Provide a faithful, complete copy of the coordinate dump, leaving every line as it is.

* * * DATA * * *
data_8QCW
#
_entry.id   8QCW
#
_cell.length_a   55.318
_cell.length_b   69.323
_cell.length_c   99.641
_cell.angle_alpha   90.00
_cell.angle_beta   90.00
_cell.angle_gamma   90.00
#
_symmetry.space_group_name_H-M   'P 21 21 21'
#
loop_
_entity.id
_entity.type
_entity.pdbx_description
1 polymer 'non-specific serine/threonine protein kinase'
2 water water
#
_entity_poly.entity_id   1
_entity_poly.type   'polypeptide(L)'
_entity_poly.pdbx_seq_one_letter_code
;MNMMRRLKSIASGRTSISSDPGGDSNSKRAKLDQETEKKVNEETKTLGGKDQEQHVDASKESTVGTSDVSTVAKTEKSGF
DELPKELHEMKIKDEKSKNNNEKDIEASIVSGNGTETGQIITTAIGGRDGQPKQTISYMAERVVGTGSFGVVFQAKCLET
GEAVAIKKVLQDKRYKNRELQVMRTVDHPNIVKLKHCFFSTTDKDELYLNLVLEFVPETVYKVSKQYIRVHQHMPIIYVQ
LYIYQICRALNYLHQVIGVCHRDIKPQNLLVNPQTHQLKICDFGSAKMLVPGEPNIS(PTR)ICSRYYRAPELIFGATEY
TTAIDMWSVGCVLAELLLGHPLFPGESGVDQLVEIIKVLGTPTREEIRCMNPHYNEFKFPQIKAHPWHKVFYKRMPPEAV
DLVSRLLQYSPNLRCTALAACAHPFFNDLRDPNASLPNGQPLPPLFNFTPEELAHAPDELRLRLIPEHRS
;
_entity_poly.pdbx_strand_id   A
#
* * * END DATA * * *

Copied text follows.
data_8QCW
#
_entry.id   8QCW
#
_cell.length_a   55.318
_cell.length_b   69.323
_cell.length_c   99.641
_cell.angle_alpha   90.00
_cell.angle_beta   90.00
_cell.angle_gamma   90.00
#
_symmetry.space_group_name_H-M   'P 21 21 21'
#
loop_
_entity.id
_entity.type
_entity.pdbx_description
1 polymer 'non-specific serine/threonine protein kinase'
2 water water
#
_entity_poly.entity_id   1
_entity_poly.type   'polypeptide(L)'
_entity_poly.pdbx_seq_one_letter_code
;MNMMRRLKSIASGRTSISSDPGGDSNSKRAKLDQETEKKVNEETKTLGGKDQEQHVDASKESTVGTSDVSTVAKTEKSGF
DELPKELHEMKIKDEKSKNNNEKDIEASIVSGNGTETGQIITTAIGGRDGQPKQTISYMAERVVGTGSFGVVFQAKCLET
GEAVAIKKVLQDKRYKNRELQVMRTVDHPNIVKLKHCFFSTTDKDELYLNLVLEFVPETVYKVSKQYIRVHQHMPIIYVQ
LYIYQICRALNYLHQVIGVCHRDIKPQNLLVNPQTHQLKICDFGSAKMLVPGEPNIS(PTR)ICSRYYRAPELIFGATEY
TTAIDMWSVGCVLAELLLGHPLFPGESGVDQLVEIIKVLGTPTREEIRCMNPHYNEFKFPQIKAHPWHKVFYKRMPPEAV
DLVSRLLQYSPNLRCTALAACAHPFFNDLRDPNASLPNGQPLPPLFNFTPEELAHAPDELRLRLIPEHRS
;
_entity_poly.pdbx_strand_id   A
#